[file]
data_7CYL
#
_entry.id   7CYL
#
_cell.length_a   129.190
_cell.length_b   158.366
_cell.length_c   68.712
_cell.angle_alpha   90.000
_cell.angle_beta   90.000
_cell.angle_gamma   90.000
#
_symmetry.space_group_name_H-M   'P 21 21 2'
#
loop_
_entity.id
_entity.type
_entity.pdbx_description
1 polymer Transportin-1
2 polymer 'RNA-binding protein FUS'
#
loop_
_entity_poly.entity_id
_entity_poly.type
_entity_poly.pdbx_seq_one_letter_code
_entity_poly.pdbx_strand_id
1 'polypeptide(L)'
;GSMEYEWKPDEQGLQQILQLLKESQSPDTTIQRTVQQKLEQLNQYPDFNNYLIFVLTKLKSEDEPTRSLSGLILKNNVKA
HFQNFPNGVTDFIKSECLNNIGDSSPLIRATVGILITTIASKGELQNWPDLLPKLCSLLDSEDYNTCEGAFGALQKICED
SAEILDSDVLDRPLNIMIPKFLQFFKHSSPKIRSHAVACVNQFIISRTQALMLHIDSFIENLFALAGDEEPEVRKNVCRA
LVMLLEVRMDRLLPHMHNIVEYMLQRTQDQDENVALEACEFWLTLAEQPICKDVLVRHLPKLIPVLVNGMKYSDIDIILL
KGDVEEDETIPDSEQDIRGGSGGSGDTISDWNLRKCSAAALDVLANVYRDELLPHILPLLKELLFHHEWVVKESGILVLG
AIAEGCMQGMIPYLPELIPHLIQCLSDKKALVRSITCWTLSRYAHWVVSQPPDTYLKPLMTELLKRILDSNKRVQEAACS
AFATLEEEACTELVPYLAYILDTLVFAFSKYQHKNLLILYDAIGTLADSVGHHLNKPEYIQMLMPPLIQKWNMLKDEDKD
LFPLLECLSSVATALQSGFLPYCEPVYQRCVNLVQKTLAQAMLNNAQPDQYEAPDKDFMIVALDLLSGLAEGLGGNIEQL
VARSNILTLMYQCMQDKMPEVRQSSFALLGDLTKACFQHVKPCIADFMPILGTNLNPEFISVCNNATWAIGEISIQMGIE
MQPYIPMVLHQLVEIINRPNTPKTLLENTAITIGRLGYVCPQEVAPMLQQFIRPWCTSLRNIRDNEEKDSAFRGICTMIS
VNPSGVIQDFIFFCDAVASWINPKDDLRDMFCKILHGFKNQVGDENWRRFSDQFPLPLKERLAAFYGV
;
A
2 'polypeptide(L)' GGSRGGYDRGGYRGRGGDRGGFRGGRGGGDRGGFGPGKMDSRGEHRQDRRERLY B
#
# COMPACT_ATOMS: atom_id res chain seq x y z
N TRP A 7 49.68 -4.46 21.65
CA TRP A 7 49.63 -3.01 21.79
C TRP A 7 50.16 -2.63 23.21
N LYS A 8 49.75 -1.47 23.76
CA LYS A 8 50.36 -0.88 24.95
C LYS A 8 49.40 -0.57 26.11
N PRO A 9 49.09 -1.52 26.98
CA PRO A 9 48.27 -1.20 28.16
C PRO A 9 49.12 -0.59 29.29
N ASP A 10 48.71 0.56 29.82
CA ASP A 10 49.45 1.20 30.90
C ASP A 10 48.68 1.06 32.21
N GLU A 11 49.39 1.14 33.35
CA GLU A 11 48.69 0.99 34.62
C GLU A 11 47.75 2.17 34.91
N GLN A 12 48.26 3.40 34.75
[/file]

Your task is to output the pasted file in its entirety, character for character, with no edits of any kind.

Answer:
data_7CYL
#
_entry.id   7CYL
#
_cell.length_a   129.190
_cell.length_b   158.366
_cell.length_c   68.712
_cell.angle_alpha   90.000
_cell.angle_beta   90.000
_cell.angle_gamma   90.000
#
_symmetry.space_group_name_H-M   'P 21 21 2'
#
loop_
_entity.id
_entity.type
_entity.pdbx_description
1 polymer Transportin-1
2 polymer 'RNA-binding protein FUS'
#
loop_
_entity_poly.entity_id
_entity_poly.type
_entity_poly.pdbx_seq_one_letter_code
_entity_poly.pdbx_strand_id
1 'polypeptide(L)'
;GSMEYEWKPDEQGLQQILQLLKESQSPDTTIQRTVQQKLEQLNQYPDFNNYLIFVLTKLKSEDEPTRSLSGLILKNNVKA
HFQNFPNGVTDFIKSECLNNIGDSSPLIRATVGILITTIASKGELQNWPDLLPKLCSLLDSEDYNTCEGAFGALQKICED
SAEILDSDVLDRPLNIMIPKFLQFFKHSSPKIRSHAVACVNQFIISRTQALMLHIDSFIENLFALAGDEEPEVRKNVCRA
LVMLLEVRMDRLLPHMHNIVEYMLQRTQDQDENVALEACEFWLTLAEQPICKDVLVRHLPKLIPVLVNGMKYSDIDIILL
KGDVEEDETIPDSEQDIRGGSGGSGDTISDWNLRKCSAAALDVLANVYRDELLPHILPLLKELLFHHEWVVKESGILVLG
AIAEGCMQGMIPYLPELIPHLIQCLSDKKALVRSITCWTLSRYAHWVVSQPPDTYLKPLMTELLKRILDSNKRVQEAACS
AFATLEEEACTELVPYLAYILDTLVFAFSKYQHKNLLILYDAIGTLADSVGHHLNKPEYIQMLMPPLIQKWNMLKDEDKD
LFPLLECLSSVATALQSGFLPYCEPVYQRCVNLVQKTLAQAMLNNAQPDQYEAPDKDFMIVALDLLSGLAEGLGGNIEQL
VARSNILTLMYQCMQDKMPEVRQSSFALLGDLTKACFQHVKPCIADFMPILGTNLNPEFISVCNNATWAIGEISIQMGIE
MQPYIPMVLHQLVEIINRPNTPKTLLENTAITIGRLGYVCPQEVAPMLQQFIRPWCTSLRNIRDNEEKDSAFRGICTMIS
VNPSGVIQDFIFFCDAVASWINPKDDLRDMFCKILHGFKNQVGDENWRRFSDQFPLPLKERLAAFYGV
;
A
2 'polypeptide(L)' GGSRGGYDRGGYRGRGGDRGGFRGGRGGGDRGGFGPGKMDSRGEHRQDRRERLY B
#
# COMPACT_ATOMS: atom_id res chain seq x y z
N TRP A 7 49.68 -4.46 21.65
CA TRP A 7 49.63 -3.01 21.79
C TRP A 7 50.16 -2.63 23.21
N LYS A 8 49.75 -1.47 23.76
CA LYS A 8 50.36 -0.88 24.95
C LYS A 8 49.40 -0.57 26.11
N PRO A 9 49.09 -1.52 26.98
CA PRO A 9 48.27 -1.20 28.16
C PRO A 9 49.12 -0.59 29.29
N ASP A 10 48.71 0.56 29.82
CA ASP A 10 49.45 1.20 30.90
C ASP A 10 48.68 1.06 32.21
N GLU A 11 49.39 1.14 33.35
CA GLU A 11 48.69 0.99 34.62
C GLU A 11 47.75 2.17 34.91
N GLN A 12 48.26 3.40 34.75